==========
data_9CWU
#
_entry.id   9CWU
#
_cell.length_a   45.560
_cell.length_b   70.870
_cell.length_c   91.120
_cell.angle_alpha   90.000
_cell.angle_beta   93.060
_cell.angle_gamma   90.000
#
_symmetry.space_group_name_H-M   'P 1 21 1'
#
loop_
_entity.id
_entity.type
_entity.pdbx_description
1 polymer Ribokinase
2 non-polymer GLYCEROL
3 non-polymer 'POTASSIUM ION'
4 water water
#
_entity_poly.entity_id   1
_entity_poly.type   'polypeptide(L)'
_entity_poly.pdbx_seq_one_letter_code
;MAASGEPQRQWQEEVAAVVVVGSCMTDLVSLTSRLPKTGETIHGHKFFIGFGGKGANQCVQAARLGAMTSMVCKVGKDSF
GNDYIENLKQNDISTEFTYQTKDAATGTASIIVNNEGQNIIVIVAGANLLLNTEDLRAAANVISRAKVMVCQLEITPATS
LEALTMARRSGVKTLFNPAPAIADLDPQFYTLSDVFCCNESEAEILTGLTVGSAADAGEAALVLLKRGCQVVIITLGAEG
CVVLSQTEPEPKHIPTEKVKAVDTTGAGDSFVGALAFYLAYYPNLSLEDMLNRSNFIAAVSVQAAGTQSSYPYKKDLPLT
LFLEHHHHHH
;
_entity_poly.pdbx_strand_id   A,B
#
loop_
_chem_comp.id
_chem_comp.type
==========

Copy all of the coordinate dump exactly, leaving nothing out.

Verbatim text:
data_9CWU
#
_entry.id   9CWU
#
_cell.length_a   45.560
_cell.length_b   70.870
_cell.length_c   91.120
_cell.angle_alpha   90.000
_cell.angle_beta   93.060
_cell.angle_gamma   90.000
#
_symmetry.space_group_name_H-M   'P 1 21 1'
#
loop_
_entity.id
_entity.type
_entity.pdbx_description
1 polymer Ribokinase
2 non-polymer GLYCEROL
3 non-polymer 'POTASSIUM ION'
4 water water
#
_entity_poly.entity_id   1
_entity_poly.type   'polypeptide(L)'
_entity_poly.pdbx_seq_one_letter_code
;MAASGEPQRQWQEEVAAVVVVGSCMTDLVSLTSRLPKTGETIHGHKFFIGFGGKGANQCVQAARLGAMTSMVCKVGKDSF
GNDYIENLKQNDISTEFTYQTKDAATGTASIIVNNEGQNIIVIVAGANLLLNTEDLRAAANVISRAKVMVCQLEITPATS
LEALTMARRSGVKTLFNPAPAIADLDPQFYTLSDVFCCNESEAEILTGLTVGSAADAGEAALVLLKRGCQVVIITLGAEG
CVVLSQTEPEPKHIPTEKVKAVDTTGAGDSFVGALAFYLAYYPNLSLEDMLNRSNFIAAVSVQAAGTQSSYPYKKDLPLT
LFLEHHHHHH
;
_entity_poly.pdbx_strand_id   A,B
#
loop_
_chem_comp.id
_chem_comp.type